Great show at CWG
The healthy medal tally proves our athletes are getting there and are Olympics-ready
India’s performance at the just-concluded Commonwealth Games (CWG) has indeed been commendable, considering we broke new ground with stellar team performances in badminton and table tennis — where we have taken on some of the world’s best like Malaysia — and added a new sheen to our traditional disciplines. Though experts might argue that this is not the Asian Games or the Olympics, where China, the US or Europe are in contention, the gold haul does show that we are coasting towards a confidence to convert our abilities to medal prospects. And that is the bigger story of the Games, the triumph of a scientific, result-oriented sports policy of recent years and world class training modules, both Government and private. A quick analysis reveals a map of our sporting abilities and the need to refine our core strengths to be the world’s best. While we are making rapid strides in power-driven sports, the tally clearly demonstrates our skill set in indoor disciplines and mind games. Wrestling has been our traditional forte, Indians having had a civilisational connect with Malla Yuddha, and the boys and girls from Haryana have polished what has been encoded in their genes. Boxing is an acquired skill which has grown out of our grappling ability and mental agility to fool the opponent. Our shooting medals are ample testimony of making the cut with our patience, calm and concentration, something that has worked for us in chess and archery too. And while kabaddi is an inherently Indian discipline, its quick on-the-spot athleticism has found expression in some outdoor disciplines like javelin and shot put, both of which incidentally involve focus and concentration, and in sparring duels of table tennis and badminton. These two racket sports are our colonial legacy and though not exactly involving muscular displays or run-ups, draw on stamina and the consistency of keeping the eye on the ball. Weightlifting is another of our home-grown strengths, the gene pool of the North-East naturally more attuned to scoring success. This is not to say that we need not culture and curate newer disciplines but our traditional skill set can be used to set world benchmarks and retain them.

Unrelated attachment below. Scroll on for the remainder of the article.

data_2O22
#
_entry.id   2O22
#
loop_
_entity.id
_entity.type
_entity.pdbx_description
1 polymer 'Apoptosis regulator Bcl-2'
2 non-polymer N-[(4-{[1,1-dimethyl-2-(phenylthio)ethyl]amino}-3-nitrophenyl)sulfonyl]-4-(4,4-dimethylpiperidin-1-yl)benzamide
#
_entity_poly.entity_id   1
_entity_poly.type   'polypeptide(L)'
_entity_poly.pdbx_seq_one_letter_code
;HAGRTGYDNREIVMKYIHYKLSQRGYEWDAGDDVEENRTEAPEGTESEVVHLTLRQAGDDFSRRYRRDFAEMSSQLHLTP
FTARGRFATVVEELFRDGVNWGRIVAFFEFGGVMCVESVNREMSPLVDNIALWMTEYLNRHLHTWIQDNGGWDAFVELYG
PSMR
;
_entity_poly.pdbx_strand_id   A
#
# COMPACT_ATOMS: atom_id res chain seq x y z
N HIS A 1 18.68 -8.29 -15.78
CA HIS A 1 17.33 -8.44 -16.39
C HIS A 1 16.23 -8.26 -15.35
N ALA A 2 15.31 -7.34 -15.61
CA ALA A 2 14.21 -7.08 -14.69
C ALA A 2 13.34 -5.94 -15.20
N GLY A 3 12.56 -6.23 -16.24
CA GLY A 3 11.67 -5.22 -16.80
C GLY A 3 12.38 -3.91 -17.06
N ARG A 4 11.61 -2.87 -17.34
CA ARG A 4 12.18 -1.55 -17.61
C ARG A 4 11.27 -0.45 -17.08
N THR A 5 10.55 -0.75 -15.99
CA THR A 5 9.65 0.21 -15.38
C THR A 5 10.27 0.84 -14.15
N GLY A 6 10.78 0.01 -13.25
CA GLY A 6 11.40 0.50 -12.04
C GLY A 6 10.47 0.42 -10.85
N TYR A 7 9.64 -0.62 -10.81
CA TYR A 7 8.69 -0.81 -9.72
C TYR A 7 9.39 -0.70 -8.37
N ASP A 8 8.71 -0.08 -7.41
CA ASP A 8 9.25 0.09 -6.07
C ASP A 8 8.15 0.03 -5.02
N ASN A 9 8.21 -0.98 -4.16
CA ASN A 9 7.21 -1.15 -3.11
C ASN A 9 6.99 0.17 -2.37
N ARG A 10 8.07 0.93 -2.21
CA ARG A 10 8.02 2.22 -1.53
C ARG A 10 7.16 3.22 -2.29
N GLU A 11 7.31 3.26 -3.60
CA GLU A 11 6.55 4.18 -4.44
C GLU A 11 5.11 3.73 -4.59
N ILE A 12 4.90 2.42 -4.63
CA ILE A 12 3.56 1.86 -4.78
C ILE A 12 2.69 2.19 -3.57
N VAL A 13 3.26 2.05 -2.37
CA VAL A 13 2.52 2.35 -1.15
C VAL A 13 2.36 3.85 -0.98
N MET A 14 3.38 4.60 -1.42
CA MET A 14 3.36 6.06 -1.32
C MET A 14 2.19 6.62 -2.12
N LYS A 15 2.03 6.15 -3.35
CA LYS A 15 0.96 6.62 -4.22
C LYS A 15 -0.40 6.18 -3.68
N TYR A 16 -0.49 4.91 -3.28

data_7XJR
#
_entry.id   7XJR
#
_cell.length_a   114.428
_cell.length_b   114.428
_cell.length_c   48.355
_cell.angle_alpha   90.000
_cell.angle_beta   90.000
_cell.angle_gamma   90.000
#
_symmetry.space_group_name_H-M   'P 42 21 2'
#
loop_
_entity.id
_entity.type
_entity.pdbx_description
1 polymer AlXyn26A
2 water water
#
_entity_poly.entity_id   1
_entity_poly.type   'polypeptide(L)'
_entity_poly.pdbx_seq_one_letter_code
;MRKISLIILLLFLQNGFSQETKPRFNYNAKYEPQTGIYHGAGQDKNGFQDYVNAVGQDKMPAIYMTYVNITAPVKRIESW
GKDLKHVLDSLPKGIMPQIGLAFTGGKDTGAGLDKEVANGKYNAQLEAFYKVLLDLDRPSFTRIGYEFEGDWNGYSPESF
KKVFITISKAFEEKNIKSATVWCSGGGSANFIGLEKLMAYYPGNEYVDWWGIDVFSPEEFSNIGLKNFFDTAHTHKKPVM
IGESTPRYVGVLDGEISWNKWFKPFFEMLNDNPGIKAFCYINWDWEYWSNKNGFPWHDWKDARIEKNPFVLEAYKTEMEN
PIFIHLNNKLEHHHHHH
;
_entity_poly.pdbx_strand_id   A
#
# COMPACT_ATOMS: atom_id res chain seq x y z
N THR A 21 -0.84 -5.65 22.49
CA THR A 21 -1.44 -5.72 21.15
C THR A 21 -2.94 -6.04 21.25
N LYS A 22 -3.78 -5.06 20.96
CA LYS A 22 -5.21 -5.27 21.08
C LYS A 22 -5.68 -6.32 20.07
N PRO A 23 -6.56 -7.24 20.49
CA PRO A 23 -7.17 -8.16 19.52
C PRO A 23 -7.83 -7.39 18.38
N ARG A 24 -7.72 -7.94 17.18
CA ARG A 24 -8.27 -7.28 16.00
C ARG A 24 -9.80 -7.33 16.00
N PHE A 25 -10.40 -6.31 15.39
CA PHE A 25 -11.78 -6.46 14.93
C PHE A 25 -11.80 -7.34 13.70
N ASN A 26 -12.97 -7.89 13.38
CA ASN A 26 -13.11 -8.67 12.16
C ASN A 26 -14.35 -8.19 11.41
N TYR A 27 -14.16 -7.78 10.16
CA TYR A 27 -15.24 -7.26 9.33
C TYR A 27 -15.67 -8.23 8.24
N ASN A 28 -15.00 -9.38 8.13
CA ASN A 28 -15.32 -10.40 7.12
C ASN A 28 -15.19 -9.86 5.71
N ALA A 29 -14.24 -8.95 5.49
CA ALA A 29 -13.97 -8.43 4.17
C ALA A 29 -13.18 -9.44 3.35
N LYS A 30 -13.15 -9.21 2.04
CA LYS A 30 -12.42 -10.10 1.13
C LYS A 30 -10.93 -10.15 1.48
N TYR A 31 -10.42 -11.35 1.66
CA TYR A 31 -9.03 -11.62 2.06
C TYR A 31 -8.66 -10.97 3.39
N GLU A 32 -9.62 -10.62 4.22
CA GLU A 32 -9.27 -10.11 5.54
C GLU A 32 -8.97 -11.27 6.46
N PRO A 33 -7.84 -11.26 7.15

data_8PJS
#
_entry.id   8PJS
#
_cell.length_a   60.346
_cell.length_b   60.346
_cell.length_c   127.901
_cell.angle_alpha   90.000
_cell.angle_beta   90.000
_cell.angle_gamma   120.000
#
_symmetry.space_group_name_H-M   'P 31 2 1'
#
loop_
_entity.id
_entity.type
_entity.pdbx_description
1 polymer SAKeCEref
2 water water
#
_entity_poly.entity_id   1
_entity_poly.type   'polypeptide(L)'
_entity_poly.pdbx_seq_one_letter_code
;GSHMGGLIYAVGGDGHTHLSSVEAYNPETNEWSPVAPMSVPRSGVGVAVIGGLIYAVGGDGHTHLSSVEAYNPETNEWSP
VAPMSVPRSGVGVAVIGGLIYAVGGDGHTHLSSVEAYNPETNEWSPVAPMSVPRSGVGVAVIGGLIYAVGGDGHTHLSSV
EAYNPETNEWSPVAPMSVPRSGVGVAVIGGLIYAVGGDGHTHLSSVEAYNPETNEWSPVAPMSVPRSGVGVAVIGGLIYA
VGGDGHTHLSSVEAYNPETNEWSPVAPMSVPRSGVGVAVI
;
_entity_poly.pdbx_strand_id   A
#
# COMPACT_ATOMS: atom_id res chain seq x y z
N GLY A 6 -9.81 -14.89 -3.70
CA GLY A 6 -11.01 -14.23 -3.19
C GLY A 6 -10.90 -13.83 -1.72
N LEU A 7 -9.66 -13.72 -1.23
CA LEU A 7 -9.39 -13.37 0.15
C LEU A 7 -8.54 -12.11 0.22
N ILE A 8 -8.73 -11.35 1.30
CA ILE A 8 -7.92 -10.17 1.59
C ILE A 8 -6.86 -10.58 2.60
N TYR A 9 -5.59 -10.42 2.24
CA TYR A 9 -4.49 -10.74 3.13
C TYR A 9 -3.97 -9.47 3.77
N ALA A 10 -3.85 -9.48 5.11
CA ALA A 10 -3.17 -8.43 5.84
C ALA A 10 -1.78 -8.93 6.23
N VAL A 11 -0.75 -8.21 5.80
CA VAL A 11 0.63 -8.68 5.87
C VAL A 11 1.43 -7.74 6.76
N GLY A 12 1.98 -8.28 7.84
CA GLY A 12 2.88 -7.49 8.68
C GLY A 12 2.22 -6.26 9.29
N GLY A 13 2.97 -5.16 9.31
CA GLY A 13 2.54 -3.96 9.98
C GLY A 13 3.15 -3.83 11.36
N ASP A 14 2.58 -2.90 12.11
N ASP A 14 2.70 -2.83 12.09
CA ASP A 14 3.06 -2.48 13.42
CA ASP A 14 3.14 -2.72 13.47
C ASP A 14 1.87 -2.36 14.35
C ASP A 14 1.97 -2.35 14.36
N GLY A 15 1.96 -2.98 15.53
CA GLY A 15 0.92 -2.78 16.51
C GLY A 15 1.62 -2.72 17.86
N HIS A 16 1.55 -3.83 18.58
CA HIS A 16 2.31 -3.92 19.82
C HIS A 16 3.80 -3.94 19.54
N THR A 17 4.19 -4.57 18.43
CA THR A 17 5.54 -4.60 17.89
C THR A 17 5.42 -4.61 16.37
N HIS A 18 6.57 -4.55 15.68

The second big revelation is that of power women, from the 16-year-old Manu Bhaker to the magnificent 35-year-old Mary Kom, proving that India has finally empowered women through sports. Our teen shooters and consistent weightlifters show that no matter how humble or privileged the background, families are encouraging young girls to choose combat sports as a profession over conventional education. Of course results bolster confidence and one must, therefore, credit the competitive readiness offered by the third most important aspect, the government’s revamped sports policy. So if we have a 15-year-old Anish Bhanwala as a gold medallist, credit must go to the talent-spotting by the Sports Authority of India and the Khelo India mission, which has started an annual national championship of grassroot games for under-17 schoolkids. Topliners will be given an annual scholarship of `5 lakh for eight years. States like Haryana and Maharashtra need to be emulated as they have implemented training laboratories and made sports a key driver of the school curriculum much before we could nurture hopes of a medal. And though there is the overwhelming shadow of cricket, the IPL lookalike hockey, football, badminton and kabaddi TV championships and their endorsement by cricketers themselves have lent these disciplines the status of spectator sports. That has brought in corporate endorsements. Meanwhile, our evergreen champions like Prakash Padukone, Pullela Gopichand and Mary Kom are nurturing better clones of themselves at their academies. Rio may have been a disaster but we might yet get our Olympian feat.
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